Examples of sexual coercion include:
- making you feel obligated to engage in sex
- offering a reward for sex
- threatening consequences if you don’t engage in a sexual act
When someone takes away your freedom of personal choice, it’s a form of control that dismisses your feelings and can make you feel inferior.
Signs of autonomy removal can include:
- insisting you use certain products (e.g., shampoo, body spray, soap, hygiene items)
- replacing your things with versions they feel are superior
- regulating your sleep, eating, or bathroom activities
When coercive control becomes a pattern of behavior, it’s considered abuse. You never have to accept abuse in a relationship. Help is always available.
Scott-Hudson recommends talking with trusted people outside of your relationship about what’s happening as a way to help strengthen your perspective and remove doubt.
“There is a good reason you are forbidden to discuss the relationship with your friends and family — because the abuser understands that their own behavior is wrong and is afraid you will leave them if you get feedback and support,” she says.
If you’re seeking help to leave your abuser, help is available. You don’t have to do this alone.
According to Dr. David Tzall, a licensed psychologist from New York City, there are professional organizations available that can help you get away as you may not be able to on your own.
Consider working with a professional agency that can help you create an exit strategy that’s safe for you. It may involve access to money, accommodations, transport, and the placement of legal protections.
Help is available 24/7
For immediate advice on domestic abuse and to find resources in your area, you can access the National Domestic Violence Hotline at any time by:
- calling 1-800-799-7233
- chatting online at thehotline.org
- texting “START” to 88788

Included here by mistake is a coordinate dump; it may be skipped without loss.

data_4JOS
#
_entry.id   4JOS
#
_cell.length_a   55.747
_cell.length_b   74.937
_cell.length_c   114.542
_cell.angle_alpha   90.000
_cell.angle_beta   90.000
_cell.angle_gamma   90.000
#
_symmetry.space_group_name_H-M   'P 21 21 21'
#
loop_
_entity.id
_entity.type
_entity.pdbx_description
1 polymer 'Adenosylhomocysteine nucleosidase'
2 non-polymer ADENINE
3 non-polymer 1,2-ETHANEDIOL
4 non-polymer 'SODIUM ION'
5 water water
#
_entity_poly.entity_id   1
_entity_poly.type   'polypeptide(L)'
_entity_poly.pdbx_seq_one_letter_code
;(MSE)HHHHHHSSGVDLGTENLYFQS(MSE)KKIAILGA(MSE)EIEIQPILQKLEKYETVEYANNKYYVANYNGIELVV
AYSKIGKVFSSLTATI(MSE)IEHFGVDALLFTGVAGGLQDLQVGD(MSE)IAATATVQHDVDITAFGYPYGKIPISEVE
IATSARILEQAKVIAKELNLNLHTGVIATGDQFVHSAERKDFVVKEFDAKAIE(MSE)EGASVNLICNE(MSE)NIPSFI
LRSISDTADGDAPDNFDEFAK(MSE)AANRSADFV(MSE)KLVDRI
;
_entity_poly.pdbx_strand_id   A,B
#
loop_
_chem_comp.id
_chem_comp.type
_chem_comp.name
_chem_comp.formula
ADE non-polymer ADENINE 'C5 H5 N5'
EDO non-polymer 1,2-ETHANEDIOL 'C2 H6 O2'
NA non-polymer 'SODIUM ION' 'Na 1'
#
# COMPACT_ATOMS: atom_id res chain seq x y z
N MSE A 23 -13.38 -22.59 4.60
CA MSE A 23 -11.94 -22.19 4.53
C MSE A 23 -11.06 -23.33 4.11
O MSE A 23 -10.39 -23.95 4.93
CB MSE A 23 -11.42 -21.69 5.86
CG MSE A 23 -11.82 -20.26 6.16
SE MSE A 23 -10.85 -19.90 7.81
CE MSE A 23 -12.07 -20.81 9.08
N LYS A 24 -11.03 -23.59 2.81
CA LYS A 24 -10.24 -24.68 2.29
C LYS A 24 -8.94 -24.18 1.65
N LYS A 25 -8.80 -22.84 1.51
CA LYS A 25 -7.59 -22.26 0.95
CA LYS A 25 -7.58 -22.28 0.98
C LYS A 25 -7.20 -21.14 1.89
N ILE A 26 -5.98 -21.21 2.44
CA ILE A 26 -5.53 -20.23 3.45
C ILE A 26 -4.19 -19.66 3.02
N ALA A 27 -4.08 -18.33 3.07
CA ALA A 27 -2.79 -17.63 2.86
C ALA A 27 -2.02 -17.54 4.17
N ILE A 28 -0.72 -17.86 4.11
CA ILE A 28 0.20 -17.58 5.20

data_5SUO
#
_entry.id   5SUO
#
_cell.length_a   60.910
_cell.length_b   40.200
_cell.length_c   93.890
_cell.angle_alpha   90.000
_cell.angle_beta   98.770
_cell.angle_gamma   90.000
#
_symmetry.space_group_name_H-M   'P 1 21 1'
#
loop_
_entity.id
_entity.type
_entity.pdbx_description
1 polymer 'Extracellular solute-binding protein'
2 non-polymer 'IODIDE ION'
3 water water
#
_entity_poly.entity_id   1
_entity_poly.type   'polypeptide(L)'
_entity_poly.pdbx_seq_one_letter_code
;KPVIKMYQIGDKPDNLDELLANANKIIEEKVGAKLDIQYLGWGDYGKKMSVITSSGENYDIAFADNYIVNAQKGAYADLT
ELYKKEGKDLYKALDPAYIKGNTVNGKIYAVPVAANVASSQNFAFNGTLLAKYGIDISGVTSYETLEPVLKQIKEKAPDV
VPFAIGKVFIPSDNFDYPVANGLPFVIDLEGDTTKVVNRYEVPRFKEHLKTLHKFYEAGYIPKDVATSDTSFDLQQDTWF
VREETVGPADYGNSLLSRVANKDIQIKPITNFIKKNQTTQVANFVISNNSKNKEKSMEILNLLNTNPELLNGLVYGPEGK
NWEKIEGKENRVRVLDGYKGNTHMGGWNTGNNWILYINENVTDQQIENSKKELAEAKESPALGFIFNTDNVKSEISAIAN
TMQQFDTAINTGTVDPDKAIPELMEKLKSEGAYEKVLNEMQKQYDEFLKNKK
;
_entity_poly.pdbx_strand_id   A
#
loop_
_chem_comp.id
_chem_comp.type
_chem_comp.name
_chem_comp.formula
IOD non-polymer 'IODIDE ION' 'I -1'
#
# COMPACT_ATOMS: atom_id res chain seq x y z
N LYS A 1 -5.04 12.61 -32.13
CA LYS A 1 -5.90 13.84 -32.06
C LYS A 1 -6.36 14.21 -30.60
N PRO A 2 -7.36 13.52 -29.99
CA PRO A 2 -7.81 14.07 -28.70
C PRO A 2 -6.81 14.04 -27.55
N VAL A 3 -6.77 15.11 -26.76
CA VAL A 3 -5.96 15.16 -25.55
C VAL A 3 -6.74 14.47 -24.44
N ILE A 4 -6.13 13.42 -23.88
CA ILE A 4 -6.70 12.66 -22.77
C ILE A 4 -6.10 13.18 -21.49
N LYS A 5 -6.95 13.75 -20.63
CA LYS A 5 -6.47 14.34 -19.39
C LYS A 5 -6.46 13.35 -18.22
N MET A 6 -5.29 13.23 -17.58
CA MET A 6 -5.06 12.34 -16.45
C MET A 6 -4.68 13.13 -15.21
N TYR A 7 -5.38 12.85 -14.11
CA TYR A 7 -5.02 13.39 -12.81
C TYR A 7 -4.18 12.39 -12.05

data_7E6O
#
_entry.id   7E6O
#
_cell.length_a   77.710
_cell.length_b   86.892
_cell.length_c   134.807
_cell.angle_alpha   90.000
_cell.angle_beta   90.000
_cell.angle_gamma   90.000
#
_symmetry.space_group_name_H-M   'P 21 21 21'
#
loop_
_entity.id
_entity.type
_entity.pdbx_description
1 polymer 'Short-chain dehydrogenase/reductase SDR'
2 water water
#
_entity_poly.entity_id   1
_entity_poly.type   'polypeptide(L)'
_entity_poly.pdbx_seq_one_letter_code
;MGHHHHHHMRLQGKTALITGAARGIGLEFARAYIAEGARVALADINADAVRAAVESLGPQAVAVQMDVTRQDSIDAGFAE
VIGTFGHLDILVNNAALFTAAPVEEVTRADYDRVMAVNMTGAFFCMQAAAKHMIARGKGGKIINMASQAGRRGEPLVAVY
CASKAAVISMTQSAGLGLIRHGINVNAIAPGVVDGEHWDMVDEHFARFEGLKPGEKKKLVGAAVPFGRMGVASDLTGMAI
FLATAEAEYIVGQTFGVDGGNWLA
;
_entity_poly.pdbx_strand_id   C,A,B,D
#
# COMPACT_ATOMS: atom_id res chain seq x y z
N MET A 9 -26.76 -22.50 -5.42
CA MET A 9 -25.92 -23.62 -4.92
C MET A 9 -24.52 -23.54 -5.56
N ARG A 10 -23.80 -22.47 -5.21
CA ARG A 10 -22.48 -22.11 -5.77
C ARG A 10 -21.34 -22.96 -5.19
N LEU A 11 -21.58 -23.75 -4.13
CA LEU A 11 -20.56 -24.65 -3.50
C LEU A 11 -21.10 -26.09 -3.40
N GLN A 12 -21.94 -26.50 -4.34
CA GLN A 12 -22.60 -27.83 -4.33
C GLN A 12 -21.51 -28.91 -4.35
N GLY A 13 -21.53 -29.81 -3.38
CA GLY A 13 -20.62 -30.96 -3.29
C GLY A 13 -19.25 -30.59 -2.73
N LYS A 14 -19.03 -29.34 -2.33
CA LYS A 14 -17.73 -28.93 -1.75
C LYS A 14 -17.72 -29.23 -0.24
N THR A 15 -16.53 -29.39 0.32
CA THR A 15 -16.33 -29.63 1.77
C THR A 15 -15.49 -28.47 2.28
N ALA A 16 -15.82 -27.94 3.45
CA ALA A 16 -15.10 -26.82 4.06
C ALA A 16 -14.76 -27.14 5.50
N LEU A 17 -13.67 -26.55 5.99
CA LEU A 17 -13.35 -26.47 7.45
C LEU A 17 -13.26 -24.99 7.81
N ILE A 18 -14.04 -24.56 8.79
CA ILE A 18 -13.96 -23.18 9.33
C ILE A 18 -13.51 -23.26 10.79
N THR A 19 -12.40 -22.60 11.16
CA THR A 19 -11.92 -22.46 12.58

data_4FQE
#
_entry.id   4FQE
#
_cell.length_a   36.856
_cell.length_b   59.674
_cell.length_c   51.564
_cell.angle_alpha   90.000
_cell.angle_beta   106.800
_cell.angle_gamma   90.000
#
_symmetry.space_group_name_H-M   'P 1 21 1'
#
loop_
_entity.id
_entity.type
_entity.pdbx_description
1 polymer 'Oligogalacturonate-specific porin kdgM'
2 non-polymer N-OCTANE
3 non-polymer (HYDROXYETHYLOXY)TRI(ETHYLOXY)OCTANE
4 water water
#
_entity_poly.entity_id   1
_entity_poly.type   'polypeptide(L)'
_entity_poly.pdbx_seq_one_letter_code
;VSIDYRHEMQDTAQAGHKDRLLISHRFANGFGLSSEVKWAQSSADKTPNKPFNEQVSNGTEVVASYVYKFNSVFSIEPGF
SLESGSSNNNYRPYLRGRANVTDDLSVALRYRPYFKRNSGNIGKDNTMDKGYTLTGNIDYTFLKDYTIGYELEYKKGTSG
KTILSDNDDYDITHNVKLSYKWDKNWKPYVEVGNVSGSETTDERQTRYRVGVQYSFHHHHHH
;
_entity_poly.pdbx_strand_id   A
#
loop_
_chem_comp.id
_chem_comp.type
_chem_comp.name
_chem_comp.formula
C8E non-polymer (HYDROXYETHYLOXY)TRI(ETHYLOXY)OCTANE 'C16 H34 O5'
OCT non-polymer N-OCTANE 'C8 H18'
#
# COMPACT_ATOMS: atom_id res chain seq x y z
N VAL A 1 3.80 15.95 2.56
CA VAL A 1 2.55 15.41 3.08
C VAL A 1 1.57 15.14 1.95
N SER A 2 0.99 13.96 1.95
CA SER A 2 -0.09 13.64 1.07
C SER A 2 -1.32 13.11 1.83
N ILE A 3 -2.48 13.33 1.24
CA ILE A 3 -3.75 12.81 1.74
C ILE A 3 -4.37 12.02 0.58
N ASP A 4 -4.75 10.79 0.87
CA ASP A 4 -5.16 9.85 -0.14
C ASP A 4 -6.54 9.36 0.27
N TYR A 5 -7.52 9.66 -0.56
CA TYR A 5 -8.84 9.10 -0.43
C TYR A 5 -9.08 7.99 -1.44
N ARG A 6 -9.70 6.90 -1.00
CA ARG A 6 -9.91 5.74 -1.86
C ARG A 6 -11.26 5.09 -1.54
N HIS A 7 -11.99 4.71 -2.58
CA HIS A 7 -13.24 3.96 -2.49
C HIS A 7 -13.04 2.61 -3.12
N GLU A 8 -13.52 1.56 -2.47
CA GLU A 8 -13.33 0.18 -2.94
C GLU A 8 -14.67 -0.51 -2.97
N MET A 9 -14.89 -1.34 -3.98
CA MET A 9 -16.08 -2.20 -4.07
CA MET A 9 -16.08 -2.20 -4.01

If you need immediate assistance, emergency response teams are available by dialing 911.
Seeking couples’ therapy
You never have to stay in a situation of abuse. You have the choice to leave or seek support from a therapists, such as a couple’s therapist, a certified sex therapist, or a therapist who specializes in emotionally focused therapy(EFT).
If you want to salvage the relationship and your partner is committed to improvement, couple’s therapy may offer helpful options. Consider visiting Psych Central’s resource pages to find online services for a couple’s therapist or sex therapist.
“A person might have grown up in a traumatic and dangerous home,” points out Tzall. “They may have seen coercion as an adaptive quality to achieve most of their needs. They, in turn, will use coercion unbeknownst to them. They may not feel it is coercive because it was what was modeled to them and what they always saw.”
Coercive control is an umbrella term for abusive behaviors using harm to force you to behave in a certain way.
Though often thought of as a precursor to physical violence, coercive control can include physical tactics like assault.
While some relationships may find couples’ therapy beneficial, it’s often necessary to leave a situation of abuse.
If you’re concerned about coercive control, need help leaving an abusive situation, or would like more information, help is always available through local and national agencies.